We give explicit definitions for $3$-term $\mathrm{EL}_\infty$-algebras a.k.a. weak Lie $3$-algebras. Since $\mathrm{Leib}^¡_3\subset\mathrm{Lie}^\diamond_3$, weak Lie $3$-algebras and their homotopy morphisms are particular $3$-term $\mathrm{Leib}_\infty$-algebras and homotopy morphisms of such.

### Weak Lie $3$-algebras

A weak Lie $3$-algebra structure on a $3$-term complex $(L,\mathrm{d})$ is a twisting morphism [9, §6.4f.], i.e. a degree $-1$ solution to the Maurer–Cartan equation: \begin{align} &\lambda\colon \mathrm{Lie}^\diamond_3 \to \mathrm{End}_L , &&\partial(\lambda) + \lambda\star\lambda = 0 . \end{align} Restricting $\lambda$ to $\mathrm{Leib}^¡_3\subset\mathrm{Lie}^\diamond_3$, we obtain the definition of Leibniz $3$-algebras. We make both definitions explicit below by evaluating the Maurer–Cartan equation on generators, using the notation $\lambda_*=\lambda(l_*).$

Definition. A Leibniz $3$-algebra $(L,\mathrm{d},\lambda)$ consists of a $3$-term chain complex $$(L,\mathrm{d}) = L_0 \overset{\mathrm{d}}{\longleftarrow} L_1 \overset{\mathrm{d}}{\longleftarrow} L_2 ,$$ equipped with structure maps \begin{align} &\lambda_2\colon L^{\otimes 2} \longrightarrow L , &&\lambda_3\colon L^{\otimes 3} \longrightarrow L[1] , &&\lambda_4\colon L^{\otimes 4} \longrightarrow L[2] , \end{align} satisfying the following generalized Jacobi identities: \begin{align} \partial(\lambda_2) &= 0, \cr \partial(\lambda_3) &= - \lambda_2\circ_1\lambda_2 + \lambda_2\circ_2\lambda_2 - (\lambda_2\circ_2\lambda_2)^{(12)} , \cr \partial(\lambda_4) &= \lambda_2\circ_1\lambda_3 + \lambda_2\circ_2\lambda_3 - (\lambda_2\circ_2\lambda_3)^{(12)} + (\lambda_2\circ_2\lambda_3)^{(123)} \cr &\quad- \lambda_3\circ_1\lambda_2 + \lambda_3\circ_2\lambda_2 - (\lambda_3\circ_2\lambda_2)^{(12)} \cr &\quad- \lambda_3\circ_3\lambda_2 + (\lambda_3\circ_3\lambda_2)^{(23)} - (\lambda_3\circ_3\lambda_2)^{(132)} , \cr 0 &= \lambda_2\circ_1\lambda_4 - \lambda_2\circ_2\lambda_4 + (\lambda_2\circ_2\lambda_4)^{(12)} - (\lambda_2\circ_2\lambda_4)^{(123)} \cr &\quad+ (\lambda_2\circ_2\lambda_4)^{(1234)} + \lambda_3\circ_1\lambda_3 + \lambda_3\circ_2\lambda_3 - (\lambda_3\circ_2\lambda_3)^{(12)} \cr &\quad+ (\lambda_3\circ_2\lambda_3)^{(123)} + \lambda_3\circ_3\lambda_3 - (\lambda_3\circ_3\lambda_3)^{(23)} + (\lambda_3\circ_3\lambda_3)^{(132)} \cr &\quad+ (\lambda_3\circ_3\lambda_3)^{(234)} - (\lambda_3\circ_3\lambda_3)^{(1342)} + (\lambda_3\circ_3\lambda_3)^{(13)(24)} \cr &\quad+ \lambda_4\circ_1\lambda_2 - \lambda_4\circ_2\lambda_2 + (\lambda_4\circ_2\lambda_2)^{(12)} + \lambda_4\circ_3\lambda_2 \cr &\quad- (\lambda_4\circ_3\lambda_2)^{(23)} + (\lambda_4\circ_3\lambda_2)^{(132)} - \lambda_4\circ_4\lambda_2 \cr &\quad+ (\lambda_4\circ_4\lambda_2)^{(34)} - (\lambda_4\circ_4\lambda_2)^{(243)} + (\lambda_4\circ_4\lambda_2)^{(1432)} . \end{align}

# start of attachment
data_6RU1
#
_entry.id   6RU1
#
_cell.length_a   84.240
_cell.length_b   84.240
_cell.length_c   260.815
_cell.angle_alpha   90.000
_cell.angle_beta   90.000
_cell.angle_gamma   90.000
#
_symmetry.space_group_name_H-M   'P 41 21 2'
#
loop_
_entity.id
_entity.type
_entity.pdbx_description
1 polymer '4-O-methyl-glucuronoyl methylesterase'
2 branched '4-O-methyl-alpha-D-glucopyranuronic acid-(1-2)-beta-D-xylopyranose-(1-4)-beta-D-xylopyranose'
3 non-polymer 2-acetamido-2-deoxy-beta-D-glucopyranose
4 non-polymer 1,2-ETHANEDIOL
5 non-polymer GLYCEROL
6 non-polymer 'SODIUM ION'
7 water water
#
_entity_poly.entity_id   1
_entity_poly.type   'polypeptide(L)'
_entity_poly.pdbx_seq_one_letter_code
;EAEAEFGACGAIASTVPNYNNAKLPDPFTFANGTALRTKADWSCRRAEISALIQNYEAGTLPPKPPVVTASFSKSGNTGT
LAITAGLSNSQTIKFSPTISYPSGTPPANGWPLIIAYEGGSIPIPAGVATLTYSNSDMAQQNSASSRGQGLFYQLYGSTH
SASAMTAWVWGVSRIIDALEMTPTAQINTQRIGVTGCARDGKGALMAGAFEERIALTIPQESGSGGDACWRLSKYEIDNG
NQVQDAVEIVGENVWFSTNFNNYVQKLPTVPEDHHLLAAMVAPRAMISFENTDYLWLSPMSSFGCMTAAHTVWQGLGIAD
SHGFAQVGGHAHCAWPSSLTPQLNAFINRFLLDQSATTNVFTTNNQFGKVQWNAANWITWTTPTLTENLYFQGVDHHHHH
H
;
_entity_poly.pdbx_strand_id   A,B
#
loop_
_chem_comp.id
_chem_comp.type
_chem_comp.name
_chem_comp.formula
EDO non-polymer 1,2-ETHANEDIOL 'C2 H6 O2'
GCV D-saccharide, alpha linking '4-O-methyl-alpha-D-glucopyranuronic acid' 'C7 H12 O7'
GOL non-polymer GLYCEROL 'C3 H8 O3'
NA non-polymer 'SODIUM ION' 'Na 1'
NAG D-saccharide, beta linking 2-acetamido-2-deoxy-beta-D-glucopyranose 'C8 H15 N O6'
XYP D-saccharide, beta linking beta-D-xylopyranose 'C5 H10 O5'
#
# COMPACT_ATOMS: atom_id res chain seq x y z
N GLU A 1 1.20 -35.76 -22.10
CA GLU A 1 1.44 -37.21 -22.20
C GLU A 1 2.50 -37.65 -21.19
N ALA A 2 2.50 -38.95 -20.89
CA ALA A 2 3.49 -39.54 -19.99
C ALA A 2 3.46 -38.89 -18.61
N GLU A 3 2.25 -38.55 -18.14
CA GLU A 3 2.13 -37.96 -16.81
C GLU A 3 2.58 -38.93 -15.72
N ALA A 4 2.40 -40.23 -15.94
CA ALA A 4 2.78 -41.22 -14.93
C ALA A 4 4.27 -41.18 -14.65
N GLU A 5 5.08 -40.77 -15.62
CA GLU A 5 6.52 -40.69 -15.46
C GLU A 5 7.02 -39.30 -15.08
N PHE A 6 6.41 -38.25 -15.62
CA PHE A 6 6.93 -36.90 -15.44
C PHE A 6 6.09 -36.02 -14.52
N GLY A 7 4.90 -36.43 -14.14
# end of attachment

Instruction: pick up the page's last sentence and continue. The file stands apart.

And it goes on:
Definition. A weak Lie $3$-algebra $(L,\mathrm{d},\lambda)$ is a Leibniz $3$-algebra equipped with additional structure maps \begin{align} \lambda_{2;1}&\colon L^{\otimes 2} \longrightarrow L[1] , &\lambda_{2;1,1}&\colon L^{\otimes 2} \longrightarrow L[2] , \cr & &\lambda_{3;1}&\colon L^{\otimes 3} \longrightarrow L[2] , \cr & &\lambda_{3;2}&\colon L^{\otimes 3} \longrightarrow L[2] . \end{align} We require these to satisfy the following identities: \begin{align} \partial(\lambda_{2;1}) &= \lambda_2 + \lambda_2^{(12)} , \cr \partial(\lambda_{2;1,1}) &= \lambda_{2;1} - \lambda_{2;1}^{(12)} , \cr \partial(\lambda_{3;1}) &= \lambda_3 + \lambda_3^{(12)} + \lambda_2\circ_1\lambda_{2;1} , \cr \partial(\lambda_{3;2}) &= \lambda_3 + \lambda_3^{(23)} + \lambda_{2;1}\circ_1\lambda_2 - \lambda_2\circ_2\lambda_{2;1} + (\lambda_{2;1}\circ_2\lambda_2)^{(12)} , \cr \lambda_{2;1,1} + \lambda_{2;1,1}^{(12)} &= 0 , \cr \lambda_{3;1} - \lambda_{3;1}^{(12)} &= \lambda_2\circ_1\lambda_{2;1,1} , \cr \lambda_{3;1} - \lambda_{3;2}^{(12)} & + \lambda_{3;1}^{(132)} - \lambda_{3;2} + \lambda_{3;1}^{(23)} - \lambda_{3;2}^{(123)} \cr &= \lambda_{2;1}\circ_1\lambda_{2;1} + \lambda_{2;1}\circ_2\lambda_{2;1} + (\lambda_{2;1}\circ_2\lambda_{2;1})^{(12)} \cr &\quad+ (\lambda_{2;1,1}\circ_2\lambda_2)^{(132)} , \cr \lambda_{3;2} - \lambda_{3;2}^{(23)} &= \lambda_{2;1,1}\circ_1\lambda_2 - \lambda_2\circ_2\lambda_{2;1,1} + (\lambda_{2;1,1}\circ_2\lambda_2)^{(12)} , \cr \lambda_4 + \lambda_4^{(12)} &= \lambda_2\circ_1\lambda_{3;1} + (\lambda_2\circ_2\lambda_{3;1})^{(123)} + \lambda_3\circ_1\lambda_{2;1} - \lambda_{3;1}\circ_3\lambda_2 , \cr \lambda_4 + \lambda_4^{(23)} &= \lambda_2\circ_1\lambda_{3;2} + \lambda_2\circ_2\lambda_{3;1} - \lambda_{3;1}\circ_1\lambda_2 \cr &\quad- \lambda_3\circ_2\lambda_{2;1} - (\lambda_{3;1}\circ_2\lambda_2)^{(12)} - (\lambda_{3;1}\circ_3\lambda_2)^{(132)} , \cr \lambda_4 + \lambda_4^{(34)} &= \lambda_{2;1}\circ_1\lambda_3 + \lambda_2\circ_2\lambda_{3;2} - (\lambda_2\circ_2\lambda_{3;2})^{(12)} + (\lambda_{2;1}\circ_2\lambda_3)^{(123)} \cr &\quad- \lambda_{3;2}\circ_1\lambda_2 + \lambda_{3;2}\circ_2\lambda_2 - (\lambda_{3;2}\circ_2\lambda_2)^{(12)} \cr &\quad+ \lambda_3\circ_3\lambda_{2;1} + (\lambda_{3;2}\circ_3\lambda_2)^{(23)} - (\lambda_{3;2}\circ_3\lambda_2)^{(132)} . \end{align}